Russian-born Elena Rybakina powered back from a set down against Ons Jabeur to win the Women’s Wimbledon title on Saturday, denying the Tunisian world number two the chance to make African tennis history.
Jabeur raced out of the blocks but the 17th seed regrouped and dropped just four more games after the first set on the way to a 3-6, 6-2, 6-2 victory.
The 23-year-old, who had never previously progressed beyond the quarter-finals of a Grand Slam, said she had been “super nervous” before and during the match on a sun-baked Centre Court.
“I did not expect to be in the second week of a Grand Slam at Wimbledon,” she said. “To be a winner is just amazing. I don’t have the words to say how happy I am.”
Jabeur, the first Arab woman to reach a Grand Slam final, was attempting to become the first African woman to win a major.
Novak Djokovic underlined his recent dominance at Wimbledon with a composed and controlled fightback against Australia’s Nick Kyrgios to win a fourth consecutive men’s singles title.
In temperatures passing 30C in London, a 15,000 near-capacity crowd including royals and celebrities were enthralled in what was surely the hottest ticket in town. Djokovic had joked there would be “fireworks” in a match against a player who, like him, has shown the tendency to be combustible on the court.
Serbia’s Djokovic, 35, lost the first set after some incredible serving from Kyrgios, but ended up winning 4-6 6-3 6-4 7-6 (7-3) on Centre Court. It is Djokovic’s seventh SW19 men’s title and only Roger Federer has more.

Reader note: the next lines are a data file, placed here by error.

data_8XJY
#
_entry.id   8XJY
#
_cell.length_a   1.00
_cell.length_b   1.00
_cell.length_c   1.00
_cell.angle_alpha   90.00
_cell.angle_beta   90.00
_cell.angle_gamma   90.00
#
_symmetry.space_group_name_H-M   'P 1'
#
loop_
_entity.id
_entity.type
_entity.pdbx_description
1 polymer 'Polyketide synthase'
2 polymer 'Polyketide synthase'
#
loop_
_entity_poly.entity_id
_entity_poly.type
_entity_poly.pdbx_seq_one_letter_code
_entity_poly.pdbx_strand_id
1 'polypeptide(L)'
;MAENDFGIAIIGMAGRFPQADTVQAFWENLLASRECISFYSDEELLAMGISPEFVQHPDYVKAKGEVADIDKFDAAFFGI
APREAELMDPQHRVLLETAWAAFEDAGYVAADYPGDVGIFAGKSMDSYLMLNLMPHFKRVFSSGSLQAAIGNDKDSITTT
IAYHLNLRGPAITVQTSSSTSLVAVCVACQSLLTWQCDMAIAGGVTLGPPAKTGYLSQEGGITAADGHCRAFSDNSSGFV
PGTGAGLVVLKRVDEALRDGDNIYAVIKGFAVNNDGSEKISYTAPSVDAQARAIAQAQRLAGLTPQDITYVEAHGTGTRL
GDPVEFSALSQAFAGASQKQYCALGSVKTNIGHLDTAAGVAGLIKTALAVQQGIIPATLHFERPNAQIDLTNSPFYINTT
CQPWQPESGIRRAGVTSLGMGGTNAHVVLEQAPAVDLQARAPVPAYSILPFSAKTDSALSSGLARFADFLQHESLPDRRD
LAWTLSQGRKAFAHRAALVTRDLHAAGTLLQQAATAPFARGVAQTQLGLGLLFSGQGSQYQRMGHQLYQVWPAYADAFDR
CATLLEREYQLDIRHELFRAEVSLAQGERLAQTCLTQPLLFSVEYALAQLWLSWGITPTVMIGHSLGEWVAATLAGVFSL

After clinching victory with his third match point, Djokovic dropped to his haunches and picked a blade of the Centre Court grass to eat in what has now become a customary celebration.
It was a first major win of the year for the Serb, who was stopped from playing in the Australian Open after being deported because of his vaccination status, and lost to Rafael Nadal in the French Open quarter-finals.
Djokovic roared towards his box in delight at clinching victory, then put his arm around Kyrgios, who smiled as he received some words – seemingly of encouragement – from his opponent.
In his on-court victory speech, Djokovic told Kyrgios he would “be back” in a major final. “It is tough to find consolation words at a moment like this but you showed why you are one of the best players in the world,” he said. “I wish you all the best. I respect you a lot and you are a phenomenal talent.”
“He’s a bit of a god, I’m not going to lie. I thought I played well,” Kyrgios said as he congratulated Djokovic.
In the men’s doubles final, Australian pair Matthew Ebden and Max Purcell, the 14th seeds, beat Croatian defending champions Nikola Mektic and Mate Pavic 7-6 (7/5), 6-7 (3/7), 4-6, 6-4, 7-6 (10/2).
In the women’s doubles final between the No. 1 vs. No. 2 seeds, second-seeded Barbora Krejcikova and Katerina Siniakova were crowned champions. In their second career championships appearance on Centre Court, the Czechs beat top-seeded Elise Mertens and Zhang Shuai 6-2, 6-4 to win their second Wimbledon title.
Neal Skupski and Desirae Krawczyk defeated Matthew Ebden and Samantha Stosur 6-4, 6-3 to claim the mixed doubles title.
It is the second consecutive Wimbledon mixed doubles crown for the British-American duo, who became the first pair to defend a mixed doubles title since Czech brother-sister duo Cyril Suk and Helena Sukova in 1997.